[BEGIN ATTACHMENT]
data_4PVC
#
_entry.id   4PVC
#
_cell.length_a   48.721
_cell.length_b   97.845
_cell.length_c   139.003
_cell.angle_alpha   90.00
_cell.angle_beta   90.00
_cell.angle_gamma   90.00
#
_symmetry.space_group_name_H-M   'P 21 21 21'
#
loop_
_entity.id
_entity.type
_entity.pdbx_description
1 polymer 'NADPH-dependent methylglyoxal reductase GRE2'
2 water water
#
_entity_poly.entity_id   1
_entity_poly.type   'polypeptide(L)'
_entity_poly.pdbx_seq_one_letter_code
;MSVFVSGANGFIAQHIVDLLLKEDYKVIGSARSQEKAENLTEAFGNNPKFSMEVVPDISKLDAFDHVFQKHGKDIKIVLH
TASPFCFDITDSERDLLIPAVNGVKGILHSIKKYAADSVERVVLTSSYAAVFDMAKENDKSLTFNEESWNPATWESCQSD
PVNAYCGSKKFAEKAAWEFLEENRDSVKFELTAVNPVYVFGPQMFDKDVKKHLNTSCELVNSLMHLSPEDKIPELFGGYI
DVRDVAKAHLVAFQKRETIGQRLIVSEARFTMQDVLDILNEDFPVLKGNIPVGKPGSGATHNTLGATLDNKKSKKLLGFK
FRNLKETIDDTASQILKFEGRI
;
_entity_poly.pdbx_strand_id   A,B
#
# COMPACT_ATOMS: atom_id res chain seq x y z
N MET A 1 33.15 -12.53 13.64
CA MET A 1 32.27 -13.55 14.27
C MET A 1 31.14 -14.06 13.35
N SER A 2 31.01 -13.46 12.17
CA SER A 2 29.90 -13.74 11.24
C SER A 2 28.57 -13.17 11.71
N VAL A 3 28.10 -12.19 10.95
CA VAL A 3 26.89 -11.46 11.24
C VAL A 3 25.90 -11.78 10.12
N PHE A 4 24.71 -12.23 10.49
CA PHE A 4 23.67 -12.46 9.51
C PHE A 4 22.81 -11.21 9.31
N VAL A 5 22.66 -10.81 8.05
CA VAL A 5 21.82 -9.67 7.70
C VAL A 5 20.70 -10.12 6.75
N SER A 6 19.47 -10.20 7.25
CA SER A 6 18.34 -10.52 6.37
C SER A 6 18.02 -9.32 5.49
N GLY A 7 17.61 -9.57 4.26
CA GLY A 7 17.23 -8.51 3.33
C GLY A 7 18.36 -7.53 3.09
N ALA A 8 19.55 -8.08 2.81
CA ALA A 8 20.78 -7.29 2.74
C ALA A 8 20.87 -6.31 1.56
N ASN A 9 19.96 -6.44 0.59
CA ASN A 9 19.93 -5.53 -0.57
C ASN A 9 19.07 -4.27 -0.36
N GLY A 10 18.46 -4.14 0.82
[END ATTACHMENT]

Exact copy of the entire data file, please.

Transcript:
data_4PVC
#
_entry.id   4PVC
#
_cell.length_a   48.721
_cell.length_b   97.845
_cell.length_c   139.003
_cell.angle_alpha   90.00
_cell.angle_beta   90.00
_cell.angle_gamma   90.00
#
_symmetry.space_group_name_H-M   'P 21 21 21'
#
loop_
_entity.id
_entity.type
_entity.pdbx_description
1 polymer 'NADPH-dependent methylglyoxal reductase GRE2'
2 water water
#
_entity_poly.entity_id   1
_entity_poly.type   'polypeptide(L)'
_entity_poly.pdbx_seq_one_letter_code
;MSVFVSGANGFIAQHIVDLLLKEDYKVIGSARSQEKAENLTEAFGNNPKFSMEVVPDISKLDAFDHVFQKHGKDIKIVLH
TASPFCFDITDSERDLLIPAVNGVKGILHSIKKYAADSVERVVLTSSYAAVFDMAKENDKSLTFNEESWNPATWESCQSD
PVNAYCGSKKFAEKAAWEFLEENRDSVKFELTAVNPVYVFGPQMFDKDVKKHLNTSCELVNSLMHLSPEDKIPELFGGYI
DVRDVAKAHLVAFQKRETIGQRLIVSEARFTMQDVLDILNEDFPVLKGNIPVGKPGSGATHNTLGATLDNKKSKKLLGFK
FRNLKETIDDTASQILKFEGRI
;
_entity_poly.pdbx_strand_id   A,B
#
# COMPACT_ATOMS: atom_id res chain seq x y z
N MET A 1 33.15 -12.53 13.64
CA MET A 1 32.27 -13.55 14.27
C MET A 1 31.14 -14.06 13.35
N SER A 2 31.01 -13.46 12.17
CA SER A 2 29.90 -13.74 11.24
C SER A 2 28.57 -13.17 11.71
N VAL A 3 28.10 -12.19 10.95
CA VAL A 3 26.89 -11.46 11.24
C VAL A 3 25.90 -11.78 10.12
N PHE A 4 24.71 -12.23 10.49
CA PHE A 4 23.67 -12.46 9.51
C PHE A 4 22.81 -11.21 9.31
N VAL A 5 22.66 -10.81 8.05
CA VAL A 5 21.82 -9.67 7.70
C VAL A 5 20.70 -10.12 6.75
N SER A 6 19.47 -10.20 7.25
CA SER A 6 18.34 -10.52 6.37
C SER A 6 18.02 -9.32 5.49
N GLY A 7 17.61 -9.57 4.26
CA GLY A 7 17.23 -8.51 3.33
C GLY A 7 18.36 -7.53 3.09
N ALA A 8 19.55 -8.08 2.81
CA ALA A 8 20.78 -7.29 2.74
C ALA A 8 20.87 -6.31 1.56
N ASN A 9 19.96 -6.44 0.59
CA ASN A 9 19.93 -5.53 -0.57
C ASN A 9 19.07 -4.27 -0.36
N GLY A 10 18.46 -4.14 0.82